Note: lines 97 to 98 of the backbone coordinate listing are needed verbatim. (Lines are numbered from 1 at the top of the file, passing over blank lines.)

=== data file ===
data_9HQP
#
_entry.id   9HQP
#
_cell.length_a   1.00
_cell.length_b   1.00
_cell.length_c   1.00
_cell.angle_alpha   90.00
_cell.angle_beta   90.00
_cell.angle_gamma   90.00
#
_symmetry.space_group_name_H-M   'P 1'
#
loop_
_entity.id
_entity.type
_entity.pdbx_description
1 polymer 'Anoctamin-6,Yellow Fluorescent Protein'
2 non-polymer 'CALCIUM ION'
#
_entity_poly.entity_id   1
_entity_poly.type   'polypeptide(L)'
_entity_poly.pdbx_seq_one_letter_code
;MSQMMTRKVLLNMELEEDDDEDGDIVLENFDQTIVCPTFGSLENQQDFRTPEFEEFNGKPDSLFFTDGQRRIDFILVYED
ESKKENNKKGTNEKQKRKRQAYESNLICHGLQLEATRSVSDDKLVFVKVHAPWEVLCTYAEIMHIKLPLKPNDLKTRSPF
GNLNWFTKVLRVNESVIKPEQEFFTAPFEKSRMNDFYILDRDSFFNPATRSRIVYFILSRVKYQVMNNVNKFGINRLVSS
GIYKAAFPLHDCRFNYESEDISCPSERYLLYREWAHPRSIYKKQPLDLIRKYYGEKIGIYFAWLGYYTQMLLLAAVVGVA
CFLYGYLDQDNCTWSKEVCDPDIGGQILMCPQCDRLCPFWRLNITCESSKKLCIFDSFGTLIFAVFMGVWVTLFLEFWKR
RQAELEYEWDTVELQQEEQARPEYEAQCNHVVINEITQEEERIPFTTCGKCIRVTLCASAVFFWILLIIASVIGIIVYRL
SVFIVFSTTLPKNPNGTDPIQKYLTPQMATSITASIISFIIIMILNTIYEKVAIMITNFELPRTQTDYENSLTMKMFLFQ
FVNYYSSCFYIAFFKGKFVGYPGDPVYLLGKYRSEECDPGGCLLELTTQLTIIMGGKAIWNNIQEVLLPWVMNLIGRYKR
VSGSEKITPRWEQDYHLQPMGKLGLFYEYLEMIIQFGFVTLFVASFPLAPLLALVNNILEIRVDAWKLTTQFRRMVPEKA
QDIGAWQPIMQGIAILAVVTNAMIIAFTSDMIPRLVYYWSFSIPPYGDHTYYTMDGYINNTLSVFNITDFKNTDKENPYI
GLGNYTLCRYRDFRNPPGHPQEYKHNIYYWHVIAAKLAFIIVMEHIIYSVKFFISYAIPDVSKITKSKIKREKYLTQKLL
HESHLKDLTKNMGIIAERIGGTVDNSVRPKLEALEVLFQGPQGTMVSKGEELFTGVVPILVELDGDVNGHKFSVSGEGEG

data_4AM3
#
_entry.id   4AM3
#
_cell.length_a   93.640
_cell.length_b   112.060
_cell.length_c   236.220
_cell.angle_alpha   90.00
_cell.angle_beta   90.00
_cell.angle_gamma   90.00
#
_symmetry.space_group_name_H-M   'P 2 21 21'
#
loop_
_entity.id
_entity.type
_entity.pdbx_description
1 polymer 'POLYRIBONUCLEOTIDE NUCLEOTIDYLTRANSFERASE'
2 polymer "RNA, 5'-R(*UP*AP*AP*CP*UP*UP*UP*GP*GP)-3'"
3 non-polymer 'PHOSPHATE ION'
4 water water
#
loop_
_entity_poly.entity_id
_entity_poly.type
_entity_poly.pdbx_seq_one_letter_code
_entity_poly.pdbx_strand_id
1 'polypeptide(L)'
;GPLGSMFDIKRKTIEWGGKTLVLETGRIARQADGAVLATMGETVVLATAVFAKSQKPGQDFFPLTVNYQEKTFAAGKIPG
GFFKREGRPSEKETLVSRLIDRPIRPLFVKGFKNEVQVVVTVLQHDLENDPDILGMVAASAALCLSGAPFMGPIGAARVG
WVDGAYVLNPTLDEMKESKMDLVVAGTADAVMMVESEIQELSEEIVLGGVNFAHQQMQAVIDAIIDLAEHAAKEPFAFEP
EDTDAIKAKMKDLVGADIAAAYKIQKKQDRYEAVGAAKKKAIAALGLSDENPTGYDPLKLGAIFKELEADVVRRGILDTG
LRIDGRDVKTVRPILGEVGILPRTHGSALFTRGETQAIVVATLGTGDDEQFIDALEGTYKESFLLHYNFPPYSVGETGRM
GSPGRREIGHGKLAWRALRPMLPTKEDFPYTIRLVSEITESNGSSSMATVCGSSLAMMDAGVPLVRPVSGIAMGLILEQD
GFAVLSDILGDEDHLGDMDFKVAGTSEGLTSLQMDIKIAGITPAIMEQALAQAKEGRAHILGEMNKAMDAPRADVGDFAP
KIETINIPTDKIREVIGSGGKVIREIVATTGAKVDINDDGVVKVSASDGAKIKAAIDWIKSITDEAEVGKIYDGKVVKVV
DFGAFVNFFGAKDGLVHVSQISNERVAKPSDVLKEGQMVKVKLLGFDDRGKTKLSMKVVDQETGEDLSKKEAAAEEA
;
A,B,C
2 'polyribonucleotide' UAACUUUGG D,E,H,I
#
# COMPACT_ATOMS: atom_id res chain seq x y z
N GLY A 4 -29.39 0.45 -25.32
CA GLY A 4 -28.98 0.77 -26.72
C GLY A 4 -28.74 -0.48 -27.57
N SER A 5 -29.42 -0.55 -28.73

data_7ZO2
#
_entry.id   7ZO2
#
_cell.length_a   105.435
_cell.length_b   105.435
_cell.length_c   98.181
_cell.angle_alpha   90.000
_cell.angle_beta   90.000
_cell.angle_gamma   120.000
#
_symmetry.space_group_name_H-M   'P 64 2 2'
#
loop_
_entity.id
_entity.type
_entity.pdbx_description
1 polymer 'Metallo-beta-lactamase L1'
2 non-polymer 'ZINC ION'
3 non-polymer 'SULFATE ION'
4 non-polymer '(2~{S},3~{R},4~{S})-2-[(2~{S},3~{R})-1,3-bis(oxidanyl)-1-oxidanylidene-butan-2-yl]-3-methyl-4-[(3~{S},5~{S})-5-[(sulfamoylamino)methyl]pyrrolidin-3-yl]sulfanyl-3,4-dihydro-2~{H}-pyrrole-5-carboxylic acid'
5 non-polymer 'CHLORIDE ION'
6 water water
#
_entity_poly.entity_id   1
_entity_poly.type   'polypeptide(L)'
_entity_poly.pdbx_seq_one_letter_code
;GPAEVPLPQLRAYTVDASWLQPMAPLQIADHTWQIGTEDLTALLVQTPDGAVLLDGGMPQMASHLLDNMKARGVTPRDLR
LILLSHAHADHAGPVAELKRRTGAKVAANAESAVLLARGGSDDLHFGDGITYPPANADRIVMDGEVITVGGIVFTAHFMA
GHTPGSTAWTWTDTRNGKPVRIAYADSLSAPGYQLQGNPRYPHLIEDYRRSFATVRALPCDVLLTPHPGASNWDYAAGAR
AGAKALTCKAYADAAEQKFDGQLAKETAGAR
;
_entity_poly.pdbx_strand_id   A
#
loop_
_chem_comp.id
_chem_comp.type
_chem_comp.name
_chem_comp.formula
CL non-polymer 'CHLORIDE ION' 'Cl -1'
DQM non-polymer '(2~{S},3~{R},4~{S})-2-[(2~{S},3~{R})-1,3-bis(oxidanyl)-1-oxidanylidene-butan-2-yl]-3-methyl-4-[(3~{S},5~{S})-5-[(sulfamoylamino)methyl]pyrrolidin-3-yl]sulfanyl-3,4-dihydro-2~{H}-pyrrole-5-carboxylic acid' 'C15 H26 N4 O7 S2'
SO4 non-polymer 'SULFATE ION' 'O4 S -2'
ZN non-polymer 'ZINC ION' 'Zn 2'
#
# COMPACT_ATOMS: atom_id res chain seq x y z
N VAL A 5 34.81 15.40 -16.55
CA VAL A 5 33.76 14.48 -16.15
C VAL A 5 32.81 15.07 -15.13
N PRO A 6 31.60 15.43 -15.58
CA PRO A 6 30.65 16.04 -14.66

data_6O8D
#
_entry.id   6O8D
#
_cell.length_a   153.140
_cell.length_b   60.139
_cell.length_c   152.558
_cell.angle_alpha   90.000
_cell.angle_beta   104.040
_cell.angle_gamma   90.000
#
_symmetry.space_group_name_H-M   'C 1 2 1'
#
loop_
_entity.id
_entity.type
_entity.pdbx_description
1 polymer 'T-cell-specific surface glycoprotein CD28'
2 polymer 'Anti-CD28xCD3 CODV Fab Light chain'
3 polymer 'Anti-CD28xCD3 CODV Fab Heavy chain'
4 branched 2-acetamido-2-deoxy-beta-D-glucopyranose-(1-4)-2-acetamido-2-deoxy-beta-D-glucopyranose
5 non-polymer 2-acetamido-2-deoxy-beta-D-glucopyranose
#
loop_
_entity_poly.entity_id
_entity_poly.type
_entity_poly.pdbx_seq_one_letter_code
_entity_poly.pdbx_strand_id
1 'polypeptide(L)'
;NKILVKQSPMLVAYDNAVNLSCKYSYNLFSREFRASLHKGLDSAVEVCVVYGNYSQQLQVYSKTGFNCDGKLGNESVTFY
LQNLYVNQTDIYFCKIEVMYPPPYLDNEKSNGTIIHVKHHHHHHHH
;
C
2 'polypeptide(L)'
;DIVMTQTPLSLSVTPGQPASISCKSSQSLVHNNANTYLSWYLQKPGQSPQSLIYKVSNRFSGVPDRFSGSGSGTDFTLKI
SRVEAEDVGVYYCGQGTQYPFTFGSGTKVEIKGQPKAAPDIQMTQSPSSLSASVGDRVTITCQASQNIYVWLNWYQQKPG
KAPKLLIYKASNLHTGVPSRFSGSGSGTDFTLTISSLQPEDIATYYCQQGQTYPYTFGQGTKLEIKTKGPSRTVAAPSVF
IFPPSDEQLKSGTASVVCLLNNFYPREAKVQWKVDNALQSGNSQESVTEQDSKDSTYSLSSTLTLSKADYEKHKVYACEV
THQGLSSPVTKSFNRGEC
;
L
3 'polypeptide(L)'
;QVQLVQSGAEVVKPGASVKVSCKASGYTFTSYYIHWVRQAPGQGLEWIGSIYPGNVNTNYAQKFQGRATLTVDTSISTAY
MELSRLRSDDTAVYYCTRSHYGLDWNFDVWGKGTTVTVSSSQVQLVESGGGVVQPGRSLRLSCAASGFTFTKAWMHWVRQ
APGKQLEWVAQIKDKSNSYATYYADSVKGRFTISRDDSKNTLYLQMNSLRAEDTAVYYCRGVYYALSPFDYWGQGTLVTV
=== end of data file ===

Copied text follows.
_entity.type
_entity.pdbx_description